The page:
By 1977, Comora had brought four separate appeals;  in November of that year, the court stated “[t]hese appeals are among the worst cases of frivolity witnessed by this court,” then imposed sanctions of $3,500.  (Comora v. Olsan (November 9, 1977) 2 Civ. 50061 [unpub. opn.].)

In 1978, when Comora appealed from a nonappealable order, the court noted that the appeal had been “taken without substantial justification for the purpose of vexing and harassing the opposing parties.”  (Highlanders v. Olsan (October 30, 1978) 2 Civ. 54636 [unpub. opn.].)

Sanctions totaling $5,500 were imposed in 1979 as a result of two appeals taken that year.  (Highlanders, Inc. v. San Fernando Medical Center, Inc. (February 9, 1979) 2 Civ. 54589 [unpub. opn.];  Highlanders, Inc. v. Olsan (June 18, 1979) 2 Civ. 54330 [unpub. opn.].)  In Highlanders, Inc. v. Olsan (Ibid.), plaintiff appealed from an order of dismissal entered when the trial court found an absence of triable issues;  Comora was penalized $5,000 plus the costs of appeal.   The court noted that none of plaintiff's previous appeals were meritorious and stated, “Comora's continued abuse of our limited and overburdened judicial processes to thwart the doing of justice must cease.”

In 1980, the Ninth Circuit Court of Appeals consolidated seven causes of action in Highlanders v. Rothman, et al., et alia (1980), C.A. 9th Cir., 618 F.2d 116;  again, sanctions were imposed.   There, the court noted that the issue of the validity of the bankruptcy sale was barred by res judicata;  the court stated, “[n]one of these appeals raises any substantive issues.   They are, however, consistent with plaintiff's decade-long career of frivolous litigation in the federal and California state courts which has no object but to delay the final settlement of the bankruptcy estate.”   Plaintiff was required to pay defendant's reasonable attorney's fees and was fined twice the amount of costs incurred in the consolidated appeals.

 The California Court of Appeal imposed sanctions again in 1980 when Comora challenged the validity of the bankruptcy proceedings.  (Comora v. Shapiro, supra, 2 Civ. 56630 [unpub. opn.].)  In addition to the normal costs of appeal, plaintiff was fined $500.   Noting that the complaint contained allegations which had been presented in proceedings begun in 1971, the court stated “[t]he appeal is patently frivolous.”

In appearances before California and federal courts, plaintiff has subjected defendants Wolhi and Comprehensive to a series of lawsuits totally devoid of merit.   The instant appeal fares no better in our eyes;  along with the aforementioned frivolous claims, this appeal has contributed substantially to the overcrowding of court calendars.   Since it is totally devoid of arguable merit, we must exercise the powers conferred by section 907 of the Code of Civil Procedure and rule 26(a) of the California Rules of Court and impose sanctions in order to discourage Comora from further frivolous litigation.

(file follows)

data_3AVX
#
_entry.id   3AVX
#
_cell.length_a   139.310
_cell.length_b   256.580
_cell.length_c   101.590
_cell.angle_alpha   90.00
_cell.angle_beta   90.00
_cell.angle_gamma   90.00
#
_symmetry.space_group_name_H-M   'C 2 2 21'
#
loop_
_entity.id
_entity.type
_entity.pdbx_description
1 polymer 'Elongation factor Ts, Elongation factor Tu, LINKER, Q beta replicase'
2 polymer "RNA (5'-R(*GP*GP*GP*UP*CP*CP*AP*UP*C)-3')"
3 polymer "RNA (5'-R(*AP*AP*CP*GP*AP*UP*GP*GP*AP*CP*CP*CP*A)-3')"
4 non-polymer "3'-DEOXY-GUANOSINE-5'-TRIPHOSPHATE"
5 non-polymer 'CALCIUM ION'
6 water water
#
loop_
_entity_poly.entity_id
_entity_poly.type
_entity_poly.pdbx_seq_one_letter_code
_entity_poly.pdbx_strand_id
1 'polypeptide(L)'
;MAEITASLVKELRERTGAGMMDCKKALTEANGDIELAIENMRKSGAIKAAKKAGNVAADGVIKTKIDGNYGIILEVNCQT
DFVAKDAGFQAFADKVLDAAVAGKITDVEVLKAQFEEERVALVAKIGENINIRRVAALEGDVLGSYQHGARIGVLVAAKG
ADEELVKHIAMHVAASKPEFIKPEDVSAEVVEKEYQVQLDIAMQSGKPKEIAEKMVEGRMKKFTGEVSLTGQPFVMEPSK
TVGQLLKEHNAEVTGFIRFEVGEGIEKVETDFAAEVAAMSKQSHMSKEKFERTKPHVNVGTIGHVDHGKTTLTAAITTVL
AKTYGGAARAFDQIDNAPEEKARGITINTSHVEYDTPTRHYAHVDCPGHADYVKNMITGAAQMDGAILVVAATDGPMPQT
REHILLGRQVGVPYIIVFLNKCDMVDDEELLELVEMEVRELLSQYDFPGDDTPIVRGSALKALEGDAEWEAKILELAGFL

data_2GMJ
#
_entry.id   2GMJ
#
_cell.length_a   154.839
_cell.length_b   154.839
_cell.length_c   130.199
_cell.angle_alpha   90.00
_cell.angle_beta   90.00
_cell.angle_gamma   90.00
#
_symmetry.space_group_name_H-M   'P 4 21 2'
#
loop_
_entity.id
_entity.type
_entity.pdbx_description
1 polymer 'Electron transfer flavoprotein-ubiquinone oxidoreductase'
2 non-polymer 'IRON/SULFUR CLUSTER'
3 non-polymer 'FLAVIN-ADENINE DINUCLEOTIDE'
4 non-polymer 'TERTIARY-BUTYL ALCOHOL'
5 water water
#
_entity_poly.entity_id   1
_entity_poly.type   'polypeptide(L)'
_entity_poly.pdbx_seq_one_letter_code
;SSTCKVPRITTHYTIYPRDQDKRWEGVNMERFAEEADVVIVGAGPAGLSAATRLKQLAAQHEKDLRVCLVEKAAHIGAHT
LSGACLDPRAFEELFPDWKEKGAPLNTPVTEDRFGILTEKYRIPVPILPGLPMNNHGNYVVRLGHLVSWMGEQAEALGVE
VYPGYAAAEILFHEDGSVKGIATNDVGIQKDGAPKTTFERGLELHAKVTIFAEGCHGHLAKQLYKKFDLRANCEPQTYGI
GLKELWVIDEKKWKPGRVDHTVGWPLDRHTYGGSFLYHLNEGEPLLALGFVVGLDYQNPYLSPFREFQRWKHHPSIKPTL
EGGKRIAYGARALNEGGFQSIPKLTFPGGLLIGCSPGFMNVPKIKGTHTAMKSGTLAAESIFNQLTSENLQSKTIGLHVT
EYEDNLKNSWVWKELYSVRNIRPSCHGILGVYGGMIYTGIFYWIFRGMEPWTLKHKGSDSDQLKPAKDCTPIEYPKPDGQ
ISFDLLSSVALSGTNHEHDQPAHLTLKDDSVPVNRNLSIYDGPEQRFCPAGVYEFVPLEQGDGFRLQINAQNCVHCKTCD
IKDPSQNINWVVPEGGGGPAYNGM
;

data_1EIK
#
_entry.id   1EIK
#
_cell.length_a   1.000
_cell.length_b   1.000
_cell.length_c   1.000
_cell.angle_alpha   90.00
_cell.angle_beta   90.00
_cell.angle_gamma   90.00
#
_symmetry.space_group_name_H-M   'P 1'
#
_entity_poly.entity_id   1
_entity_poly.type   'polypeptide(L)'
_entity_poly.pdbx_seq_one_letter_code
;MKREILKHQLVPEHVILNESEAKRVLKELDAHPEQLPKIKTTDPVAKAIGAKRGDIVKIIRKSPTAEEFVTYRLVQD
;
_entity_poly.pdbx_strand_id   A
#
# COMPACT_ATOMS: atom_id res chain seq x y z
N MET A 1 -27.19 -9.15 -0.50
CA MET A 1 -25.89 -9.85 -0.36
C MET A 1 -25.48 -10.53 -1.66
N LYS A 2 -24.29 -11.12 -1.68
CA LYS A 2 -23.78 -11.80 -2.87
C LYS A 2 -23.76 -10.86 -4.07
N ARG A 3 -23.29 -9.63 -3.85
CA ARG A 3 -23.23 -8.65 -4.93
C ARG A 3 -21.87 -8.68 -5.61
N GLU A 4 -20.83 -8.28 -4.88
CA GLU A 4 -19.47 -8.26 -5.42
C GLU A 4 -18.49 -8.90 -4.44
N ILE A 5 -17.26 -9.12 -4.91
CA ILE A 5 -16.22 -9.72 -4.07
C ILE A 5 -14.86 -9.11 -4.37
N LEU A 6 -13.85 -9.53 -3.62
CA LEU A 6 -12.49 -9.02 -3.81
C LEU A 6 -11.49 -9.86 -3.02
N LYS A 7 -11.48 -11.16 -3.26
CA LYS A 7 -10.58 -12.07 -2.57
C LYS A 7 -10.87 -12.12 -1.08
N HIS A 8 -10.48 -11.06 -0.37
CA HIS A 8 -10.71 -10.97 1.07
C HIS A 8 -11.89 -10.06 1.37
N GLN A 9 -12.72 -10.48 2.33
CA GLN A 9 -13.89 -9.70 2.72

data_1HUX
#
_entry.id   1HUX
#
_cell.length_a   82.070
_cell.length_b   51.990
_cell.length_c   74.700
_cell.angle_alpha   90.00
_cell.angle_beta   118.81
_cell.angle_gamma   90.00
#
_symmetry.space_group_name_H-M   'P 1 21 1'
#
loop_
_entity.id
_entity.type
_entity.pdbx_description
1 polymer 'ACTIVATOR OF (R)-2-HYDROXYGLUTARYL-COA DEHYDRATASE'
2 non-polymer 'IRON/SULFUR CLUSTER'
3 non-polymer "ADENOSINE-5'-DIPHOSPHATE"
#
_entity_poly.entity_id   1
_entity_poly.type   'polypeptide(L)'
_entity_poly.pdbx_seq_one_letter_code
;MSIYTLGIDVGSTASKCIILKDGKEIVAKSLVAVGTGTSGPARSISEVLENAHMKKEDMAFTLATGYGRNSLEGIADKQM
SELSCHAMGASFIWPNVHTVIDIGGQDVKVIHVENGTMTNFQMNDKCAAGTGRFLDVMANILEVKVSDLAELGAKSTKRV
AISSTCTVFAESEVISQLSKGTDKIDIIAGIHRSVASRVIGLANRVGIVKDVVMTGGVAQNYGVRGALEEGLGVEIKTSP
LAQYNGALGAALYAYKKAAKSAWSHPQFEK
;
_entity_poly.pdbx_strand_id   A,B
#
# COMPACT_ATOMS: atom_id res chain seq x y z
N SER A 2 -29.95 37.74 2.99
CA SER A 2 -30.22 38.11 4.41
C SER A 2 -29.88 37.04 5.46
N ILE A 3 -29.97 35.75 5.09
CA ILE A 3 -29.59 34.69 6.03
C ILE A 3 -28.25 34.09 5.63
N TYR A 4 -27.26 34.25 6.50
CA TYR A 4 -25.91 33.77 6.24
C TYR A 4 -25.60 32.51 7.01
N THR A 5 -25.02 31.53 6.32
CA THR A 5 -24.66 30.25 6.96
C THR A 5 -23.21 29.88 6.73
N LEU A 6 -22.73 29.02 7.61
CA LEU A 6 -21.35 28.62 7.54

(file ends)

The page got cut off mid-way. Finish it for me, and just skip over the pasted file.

The judgments of the trial court are affirmed and a sanction in the sum of $10,000 in attorney fees, payable to defendants, is assessed against plaintiff, in addition to costs on appeal.


1.   Code of Civil Procedure, section 437c, provides in pertinent part:  [¶] “The motion shall be supported or opposed by affidavits, declarations, admissions, answers to interrogatories, depositions, and matters of which judicial notice shall or may be taken.”

2.   Paragraph 23(b) of the complaint includes the following:  [¶] “(4) that the supplies, equipment, etc. of the Highlanders Sanitarium and the physical assets of Pine Tree were to be sold to the offerors, free of liens, ․”

3.   Appellant's Opening Brief, p. 23.

4.   Rule 26(a), California Rules of Court, provides in pertinent part:  [¶] “Where the appeal is frivolous or taken solely for the purpose of delay ․, or [where any party] has been guilty of any other unreasonable infraction of the rules governing appeals, the reviewing court may impose ․ penalties, including the withholding or imposing of costs, as the circumstance of the case and the discouragement of like conduct in the future may require.”

5.   Section 907 of the Code of Civil Procedure provides:  [¶] “When it appears to the reviewing court that the appeal was frivolous or taken solely for delay, it may add to the costs on appeal such damages as may be just.”

 SPENCER, Presiding Justice.